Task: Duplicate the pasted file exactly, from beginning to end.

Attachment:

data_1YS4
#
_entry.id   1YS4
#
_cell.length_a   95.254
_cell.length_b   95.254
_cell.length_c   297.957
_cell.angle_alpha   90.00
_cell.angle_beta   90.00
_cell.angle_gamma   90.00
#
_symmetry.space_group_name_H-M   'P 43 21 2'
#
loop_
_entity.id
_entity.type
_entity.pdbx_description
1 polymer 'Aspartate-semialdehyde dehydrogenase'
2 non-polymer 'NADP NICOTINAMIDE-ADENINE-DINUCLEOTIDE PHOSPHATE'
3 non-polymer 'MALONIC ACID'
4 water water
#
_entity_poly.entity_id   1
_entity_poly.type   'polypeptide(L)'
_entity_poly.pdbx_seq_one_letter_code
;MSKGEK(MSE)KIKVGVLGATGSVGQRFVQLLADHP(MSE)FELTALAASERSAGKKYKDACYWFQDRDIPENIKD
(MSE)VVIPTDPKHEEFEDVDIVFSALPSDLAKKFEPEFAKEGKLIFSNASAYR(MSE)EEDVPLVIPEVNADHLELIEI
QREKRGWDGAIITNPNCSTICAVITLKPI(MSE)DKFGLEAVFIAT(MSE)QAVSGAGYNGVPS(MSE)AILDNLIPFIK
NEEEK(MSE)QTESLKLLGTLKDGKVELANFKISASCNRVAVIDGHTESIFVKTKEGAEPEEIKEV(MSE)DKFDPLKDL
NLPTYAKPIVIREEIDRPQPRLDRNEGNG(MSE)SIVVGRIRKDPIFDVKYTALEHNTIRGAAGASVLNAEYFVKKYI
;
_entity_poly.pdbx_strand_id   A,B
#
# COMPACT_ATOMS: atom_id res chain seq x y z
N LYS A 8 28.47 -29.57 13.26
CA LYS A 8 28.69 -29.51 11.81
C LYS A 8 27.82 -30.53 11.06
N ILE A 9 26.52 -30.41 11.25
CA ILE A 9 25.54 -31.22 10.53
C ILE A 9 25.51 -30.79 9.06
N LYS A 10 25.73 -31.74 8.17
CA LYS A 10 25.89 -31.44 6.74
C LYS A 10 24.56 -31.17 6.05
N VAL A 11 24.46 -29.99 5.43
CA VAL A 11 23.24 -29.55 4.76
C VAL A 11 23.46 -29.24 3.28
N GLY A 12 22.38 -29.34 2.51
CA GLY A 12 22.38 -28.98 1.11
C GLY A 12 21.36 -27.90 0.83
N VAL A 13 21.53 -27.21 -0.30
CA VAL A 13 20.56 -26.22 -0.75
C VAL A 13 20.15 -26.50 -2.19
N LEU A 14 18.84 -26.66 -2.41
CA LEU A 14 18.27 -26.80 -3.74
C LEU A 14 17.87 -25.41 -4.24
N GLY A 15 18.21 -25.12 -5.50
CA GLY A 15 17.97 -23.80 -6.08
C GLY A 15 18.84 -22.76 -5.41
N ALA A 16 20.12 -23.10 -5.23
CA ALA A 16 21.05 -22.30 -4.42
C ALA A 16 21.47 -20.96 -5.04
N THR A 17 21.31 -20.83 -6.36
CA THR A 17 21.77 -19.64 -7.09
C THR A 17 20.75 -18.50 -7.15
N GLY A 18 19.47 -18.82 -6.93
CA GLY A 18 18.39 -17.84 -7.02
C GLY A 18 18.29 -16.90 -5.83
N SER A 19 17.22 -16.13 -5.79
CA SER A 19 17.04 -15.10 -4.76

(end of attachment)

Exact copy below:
data_1YS4
#
_entry.id   1YS4
#
_cell.length_a   95.254
_cell.length_b   95.254
_cell.length_c   297.957
_cell.angle_alpha   90.00
_cell.angle_beta   90.00
_cell.angle_gamma   90.00
#
_symmetry.space_group_name_H-M   'P 43 21 2'
#
loop_
_entity.id
_entity.type
_entity.pdbx_description
1 polymer 'Aspartate-semialdehyde dehydrogenase'
2 non-polymer 'NADP NICOTINAMIDE-ADENINE-DINUCLEOTIDE PHOSPHATE'
3 non-polymer 'MALONIC ACID'
4 water water
#
_entity_poly.entity_id   1
_entity_poly.type   'polypeptide(L)'
_entity_poly.pdbx_seq_one_letter_code
;MSKGEK(MSE)KIKVGVLGATGSVGQRFVQLLADHP(MSE)FELTALAASERSAGKKYKDACYWFQDRDIPENIKD
(MSE)VVIPTDPKHEEFEDVDIVFSALPSDLAKKFEPEFAKEGKLIFSNASAYR(MSE)EEDVPLVIPEVNADHLELIEI
QREKRGWDGAIITNPNCSTICAVITLKPI(MSE)DKFGLEAVFIAT(MSE)QAVSGAGYNGVPS(MSE)AILDNLIPFIK
NEEEK(MSE)QTESLKLLGTLKDGKVELANFKISASCNRVAVIDGHTESIFVKTKEGAEPEEIKEV(MSE)DKFDPLKDL
NLPTYAKPIVIREEIDRPQPRLDRNEGNG(MSE)SIVVGRIRKDPIFDVKYTALEHNTIRGAAGASVLNAEYFVKKYI
;
_entity_poly.pdbx_strand_id   A,B
#
# COMPACT_ATOMS: atom_id res chain seq x y z
N LYS A 8 28.47 -29.57 13.26
CA LYS A 8 28.69 -29.51 11.81
C LYS A 8 27.82 -30.53 11.06
N ILE A 9 26.52 -30.41 11.25
CA ILE A 9 25.54 -31.22 10.53
C ILE A 9 25.51 -30.79 9.06
N LYS A 10 25.73 -31.74 8.17
CA LYS A 10 25.89 -31.44 6.74
C LYS A 10 24.56 -31.17 6.05
N VAL A 11 24.46 -29.99 5.43
CA VAL A 11 23.24 -29.55 4.76
C VAL A 11 23.46 -29.24 3.28
N GLY A 12 22.38 -29.34 2.51
CA GLY A 12 22.38 -28.98 1.11
C GLY A 12 21.36 -27.90 0.83
N VAL A 13 21.53 -27.21 -0.30
CA VAL A 13 20.56 -26.22 -0.75
C VAL A 13 20.15 -26.50 -2.19
N LEU A 14 18.84 -26.66 -2.41
CA LEU A 14 18.27 -26.80 -3.74
C LEU A 14 17.87 -25.41 -4.24
N GLY A 15 18.21 -25.12 -5.50
CA GLY A 15 17.97 -23.80 -6.08
C GLY A 15 18.84 -22.76 -5.41
N ALA A 16 20.12 -23.10 -5.23
CA ALA A 16 21.05 -22.30 -4.42
C ALA A 16 21.47 -20.96 -5.04
N THR A 17 21.31 -20.83 -6.36
CA THR A 17 21.77 -19.64 -7.09
C THR A 17 20.75 -18.50 -7.15
N GLY A 18 19.47 -18.82 -6.93
CA GLY A 18 18.39 -17.84 -7.02
C GLY A 18 18.29 -16.90 -5.83
N SER A 19 17.22 -16.13 -5.79
CA SER A 19 17.04 -15.10 -4.76